KANSAS CITY, Mo. — As vaccines roll out nationwide, studies show trust of the science behind them is growing, but not for some communities.
Despite targeted advertising, recent polls show that the vast majority of African American respondents don’t trust the COVID-19 vaccine.
A recent report from UnidosUS, the NAACP, and COVID Collaborative revealed that just 14% of Black Americans said they trust the COVID-19 vaccine and just 18% of respondents believe it works.
Doctor, Devika Maulik at Truman Medical Center said they see this distrust in some patients.
“A lot of people are weary and scared and I think that there’s a certain lack of trust in science and medicine in this vaccine,“ Maulik said.
The scope and severity of the COVID pandemic caused vaccine research to be accelerated.
The process, that would normally take 10 to 15 years, was completed in less than one.
Dr. Maulik said the vaccine is worth it even if you experience severe side effects.
“This disease is so terrible,” Maulik said. “Potentially so terrible that, I think the risk of the vaccine, even if it’s severe, it’s not as bad as how bad this disease can be.“
Kansas City‘s Mayor Quinton Lucas heard that message loud and clear. He received his first shot of the vaccine Friday and encouraged everyone to do the same.
“I was seeing on Facebook and social media, more and more people from my family, from the black community that I knew, were saying don’t do this, don’t trust it we can’t trust those long-term solutions,” Lucas said. “Nothing could be further from the truth.”
Dr. Maulik also encourages Black Americans to get the vaccine, but she said they have a reason to be skeptical.
One of those examples is the Tuskegee syphilis experiment.
“You’re talking about a lot of pain and hurt that occurred,” Sylvester Folks, an Alabama-based filmmaker studying the Tuskegee Syphilis Experiment, said. “The worst part is, every person that died from that did not know that it was because they were being withheld medicine or proper treatment.“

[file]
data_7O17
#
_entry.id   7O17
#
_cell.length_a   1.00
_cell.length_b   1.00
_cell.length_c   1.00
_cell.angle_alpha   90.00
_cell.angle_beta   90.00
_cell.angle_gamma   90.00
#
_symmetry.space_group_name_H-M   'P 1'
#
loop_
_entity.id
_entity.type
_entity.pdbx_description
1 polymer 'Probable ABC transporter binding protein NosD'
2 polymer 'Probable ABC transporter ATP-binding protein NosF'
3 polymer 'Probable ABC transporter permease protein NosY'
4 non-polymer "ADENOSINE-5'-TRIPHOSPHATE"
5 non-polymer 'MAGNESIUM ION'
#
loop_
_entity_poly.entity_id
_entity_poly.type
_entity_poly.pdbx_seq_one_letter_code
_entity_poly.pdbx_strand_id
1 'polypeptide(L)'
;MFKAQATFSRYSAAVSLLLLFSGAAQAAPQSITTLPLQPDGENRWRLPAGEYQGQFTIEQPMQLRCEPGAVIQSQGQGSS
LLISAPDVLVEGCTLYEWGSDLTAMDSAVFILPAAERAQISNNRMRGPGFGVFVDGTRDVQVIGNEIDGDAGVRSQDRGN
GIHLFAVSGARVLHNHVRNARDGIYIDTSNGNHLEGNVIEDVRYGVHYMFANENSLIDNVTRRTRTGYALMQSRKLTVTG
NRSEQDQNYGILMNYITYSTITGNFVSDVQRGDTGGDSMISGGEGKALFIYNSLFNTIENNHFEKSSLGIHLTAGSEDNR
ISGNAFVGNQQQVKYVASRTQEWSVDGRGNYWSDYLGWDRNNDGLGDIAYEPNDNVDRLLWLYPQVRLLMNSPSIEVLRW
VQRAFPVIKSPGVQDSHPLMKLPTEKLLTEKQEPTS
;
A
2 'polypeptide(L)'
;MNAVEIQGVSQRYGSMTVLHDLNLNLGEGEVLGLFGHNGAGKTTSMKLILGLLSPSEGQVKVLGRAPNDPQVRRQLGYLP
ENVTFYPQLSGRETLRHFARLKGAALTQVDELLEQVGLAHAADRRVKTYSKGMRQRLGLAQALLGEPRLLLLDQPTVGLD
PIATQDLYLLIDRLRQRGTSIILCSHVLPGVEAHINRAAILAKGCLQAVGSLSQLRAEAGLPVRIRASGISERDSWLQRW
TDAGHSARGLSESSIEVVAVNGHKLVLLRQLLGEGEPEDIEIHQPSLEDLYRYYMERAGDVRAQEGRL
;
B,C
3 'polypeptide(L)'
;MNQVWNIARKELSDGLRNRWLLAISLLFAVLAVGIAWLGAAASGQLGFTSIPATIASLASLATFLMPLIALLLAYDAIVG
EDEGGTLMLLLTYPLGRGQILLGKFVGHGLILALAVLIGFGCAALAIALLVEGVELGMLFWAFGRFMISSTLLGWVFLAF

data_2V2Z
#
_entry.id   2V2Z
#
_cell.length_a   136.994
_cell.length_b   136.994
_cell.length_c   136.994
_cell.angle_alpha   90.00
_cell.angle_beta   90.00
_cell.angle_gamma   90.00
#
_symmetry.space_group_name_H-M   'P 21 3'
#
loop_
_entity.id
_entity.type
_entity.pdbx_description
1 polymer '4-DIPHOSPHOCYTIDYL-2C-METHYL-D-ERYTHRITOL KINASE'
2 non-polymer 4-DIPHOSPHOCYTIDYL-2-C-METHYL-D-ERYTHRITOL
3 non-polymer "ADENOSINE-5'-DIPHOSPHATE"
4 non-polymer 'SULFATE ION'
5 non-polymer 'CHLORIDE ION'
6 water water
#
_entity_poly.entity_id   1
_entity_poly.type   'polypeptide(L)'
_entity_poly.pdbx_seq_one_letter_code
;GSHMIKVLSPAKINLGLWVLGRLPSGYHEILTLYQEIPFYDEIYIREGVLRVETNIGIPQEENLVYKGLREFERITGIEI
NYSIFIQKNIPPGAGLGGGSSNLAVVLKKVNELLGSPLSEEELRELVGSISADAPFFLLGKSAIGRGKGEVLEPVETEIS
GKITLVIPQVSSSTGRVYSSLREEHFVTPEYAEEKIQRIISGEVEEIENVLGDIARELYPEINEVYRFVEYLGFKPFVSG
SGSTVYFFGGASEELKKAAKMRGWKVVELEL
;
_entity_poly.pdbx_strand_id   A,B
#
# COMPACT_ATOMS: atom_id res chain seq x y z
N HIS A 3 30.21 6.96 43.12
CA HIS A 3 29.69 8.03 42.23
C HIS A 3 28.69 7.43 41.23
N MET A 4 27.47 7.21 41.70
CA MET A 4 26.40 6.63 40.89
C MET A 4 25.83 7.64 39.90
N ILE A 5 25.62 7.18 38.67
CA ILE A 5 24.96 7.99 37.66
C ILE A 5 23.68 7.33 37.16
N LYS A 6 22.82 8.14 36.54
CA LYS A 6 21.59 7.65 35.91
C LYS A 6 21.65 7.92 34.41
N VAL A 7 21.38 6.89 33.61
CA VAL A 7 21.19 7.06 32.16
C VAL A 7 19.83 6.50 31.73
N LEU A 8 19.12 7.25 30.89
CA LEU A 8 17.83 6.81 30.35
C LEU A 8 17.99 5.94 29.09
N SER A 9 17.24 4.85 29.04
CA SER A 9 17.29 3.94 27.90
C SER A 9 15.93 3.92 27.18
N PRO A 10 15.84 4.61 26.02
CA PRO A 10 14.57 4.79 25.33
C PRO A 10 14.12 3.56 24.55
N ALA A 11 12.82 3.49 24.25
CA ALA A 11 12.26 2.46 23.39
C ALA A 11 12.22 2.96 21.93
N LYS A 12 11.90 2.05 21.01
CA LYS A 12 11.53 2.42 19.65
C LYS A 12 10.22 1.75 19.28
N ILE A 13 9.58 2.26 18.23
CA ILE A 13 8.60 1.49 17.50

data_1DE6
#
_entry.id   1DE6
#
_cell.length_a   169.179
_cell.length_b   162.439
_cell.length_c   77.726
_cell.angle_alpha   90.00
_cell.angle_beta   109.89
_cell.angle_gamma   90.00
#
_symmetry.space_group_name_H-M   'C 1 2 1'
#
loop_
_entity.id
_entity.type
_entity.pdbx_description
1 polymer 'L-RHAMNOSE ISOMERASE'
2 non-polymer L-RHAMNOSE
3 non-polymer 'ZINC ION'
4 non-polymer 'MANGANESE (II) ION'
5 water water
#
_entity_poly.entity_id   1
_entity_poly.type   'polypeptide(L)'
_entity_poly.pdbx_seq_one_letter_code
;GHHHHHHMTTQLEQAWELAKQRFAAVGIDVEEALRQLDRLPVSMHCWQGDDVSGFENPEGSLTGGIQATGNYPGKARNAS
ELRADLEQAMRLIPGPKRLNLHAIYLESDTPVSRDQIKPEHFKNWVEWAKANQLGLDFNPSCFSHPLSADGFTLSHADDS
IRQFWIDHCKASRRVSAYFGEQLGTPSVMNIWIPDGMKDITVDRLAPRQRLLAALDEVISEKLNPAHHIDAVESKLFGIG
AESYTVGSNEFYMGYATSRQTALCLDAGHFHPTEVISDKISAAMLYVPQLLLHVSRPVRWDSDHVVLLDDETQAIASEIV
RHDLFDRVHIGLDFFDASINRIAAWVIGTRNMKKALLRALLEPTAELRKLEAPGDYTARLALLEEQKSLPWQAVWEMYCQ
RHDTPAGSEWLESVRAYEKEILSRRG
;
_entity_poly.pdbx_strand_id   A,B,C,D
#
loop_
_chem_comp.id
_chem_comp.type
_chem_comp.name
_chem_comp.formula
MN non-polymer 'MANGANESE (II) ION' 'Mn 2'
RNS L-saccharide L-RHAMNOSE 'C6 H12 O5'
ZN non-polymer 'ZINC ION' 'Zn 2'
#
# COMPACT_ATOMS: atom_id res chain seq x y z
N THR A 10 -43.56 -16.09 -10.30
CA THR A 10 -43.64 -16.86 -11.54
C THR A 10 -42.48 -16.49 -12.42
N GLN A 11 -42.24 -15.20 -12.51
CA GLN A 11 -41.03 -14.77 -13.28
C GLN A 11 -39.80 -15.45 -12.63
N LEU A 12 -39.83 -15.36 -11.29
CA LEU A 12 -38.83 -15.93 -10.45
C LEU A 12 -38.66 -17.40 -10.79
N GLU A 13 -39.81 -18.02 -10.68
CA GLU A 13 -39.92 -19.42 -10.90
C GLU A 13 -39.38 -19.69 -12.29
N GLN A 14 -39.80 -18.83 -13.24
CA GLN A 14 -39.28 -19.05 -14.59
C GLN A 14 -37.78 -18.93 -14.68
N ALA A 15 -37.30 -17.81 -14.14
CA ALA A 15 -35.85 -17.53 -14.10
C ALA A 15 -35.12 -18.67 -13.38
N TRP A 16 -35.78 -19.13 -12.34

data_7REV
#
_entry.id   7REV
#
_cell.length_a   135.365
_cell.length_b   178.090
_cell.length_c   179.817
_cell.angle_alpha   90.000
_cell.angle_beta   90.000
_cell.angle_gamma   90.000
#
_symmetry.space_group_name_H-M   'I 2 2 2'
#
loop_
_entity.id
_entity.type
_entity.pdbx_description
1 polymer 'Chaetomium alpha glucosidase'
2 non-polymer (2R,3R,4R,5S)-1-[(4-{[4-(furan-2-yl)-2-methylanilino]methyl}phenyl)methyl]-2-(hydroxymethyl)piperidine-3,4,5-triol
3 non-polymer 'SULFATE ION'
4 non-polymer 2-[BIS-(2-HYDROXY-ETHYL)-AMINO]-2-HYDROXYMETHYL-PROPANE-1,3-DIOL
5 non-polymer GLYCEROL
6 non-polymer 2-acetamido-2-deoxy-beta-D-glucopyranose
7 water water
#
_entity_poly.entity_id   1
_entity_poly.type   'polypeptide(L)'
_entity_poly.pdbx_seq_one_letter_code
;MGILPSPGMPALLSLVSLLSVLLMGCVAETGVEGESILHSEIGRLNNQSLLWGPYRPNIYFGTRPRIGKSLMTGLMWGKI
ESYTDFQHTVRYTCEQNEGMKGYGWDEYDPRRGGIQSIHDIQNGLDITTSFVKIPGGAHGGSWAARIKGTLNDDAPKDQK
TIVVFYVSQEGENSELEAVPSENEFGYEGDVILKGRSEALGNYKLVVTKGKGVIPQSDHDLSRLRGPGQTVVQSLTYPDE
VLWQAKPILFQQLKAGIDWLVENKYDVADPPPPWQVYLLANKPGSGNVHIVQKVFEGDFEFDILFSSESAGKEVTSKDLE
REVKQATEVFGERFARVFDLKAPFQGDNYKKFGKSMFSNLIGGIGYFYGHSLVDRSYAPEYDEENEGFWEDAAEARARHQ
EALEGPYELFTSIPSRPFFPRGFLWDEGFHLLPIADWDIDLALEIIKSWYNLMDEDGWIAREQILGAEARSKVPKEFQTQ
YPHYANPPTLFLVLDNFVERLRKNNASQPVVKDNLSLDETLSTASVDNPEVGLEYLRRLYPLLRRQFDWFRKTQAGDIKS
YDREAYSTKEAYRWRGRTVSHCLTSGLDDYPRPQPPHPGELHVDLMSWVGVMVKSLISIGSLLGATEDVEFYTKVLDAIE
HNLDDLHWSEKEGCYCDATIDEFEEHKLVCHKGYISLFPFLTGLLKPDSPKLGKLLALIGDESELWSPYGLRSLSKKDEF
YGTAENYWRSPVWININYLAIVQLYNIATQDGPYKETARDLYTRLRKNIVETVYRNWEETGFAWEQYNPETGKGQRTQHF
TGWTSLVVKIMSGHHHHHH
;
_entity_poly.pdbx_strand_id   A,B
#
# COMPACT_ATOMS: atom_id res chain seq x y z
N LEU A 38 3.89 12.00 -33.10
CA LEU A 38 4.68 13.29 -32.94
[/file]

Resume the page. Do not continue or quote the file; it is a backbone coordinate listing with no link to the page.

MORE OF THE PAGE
The Tuskegee Syphilis Experiment began in Macon County Alabama in 1932 and was an experiment conducted by the United States Department of Health.
It studied the effects of syphilis on the human body by allowing the disease to ravage the bodies of Black male farmers, while denying them treatment.
Doctors told the farmers that they would receive free healthcare, but instead were injected with fake medicine.
Hundreds of subjects died and spread the disease unaware that they were being lied to.
Folks said the full affects of the experiment are still unknown.
“Think about how many generations of families could’ve spurred had they been given proper medical treatment,” Folks said.
The experiment went on for 40 years before ending in 1972.
Dr. Maulik said she is confident in this vaccine, because the studies to test its effectiveness were diverse.
“They tested about a few thousand people,” Maulik said. “About roughly 10% of both trials were people from the black community.”
As the COVID-19 vaccine becomes more widely available, targeted ads and elected officials are desperately working to rebuild the trust that was eroded 89 years ago.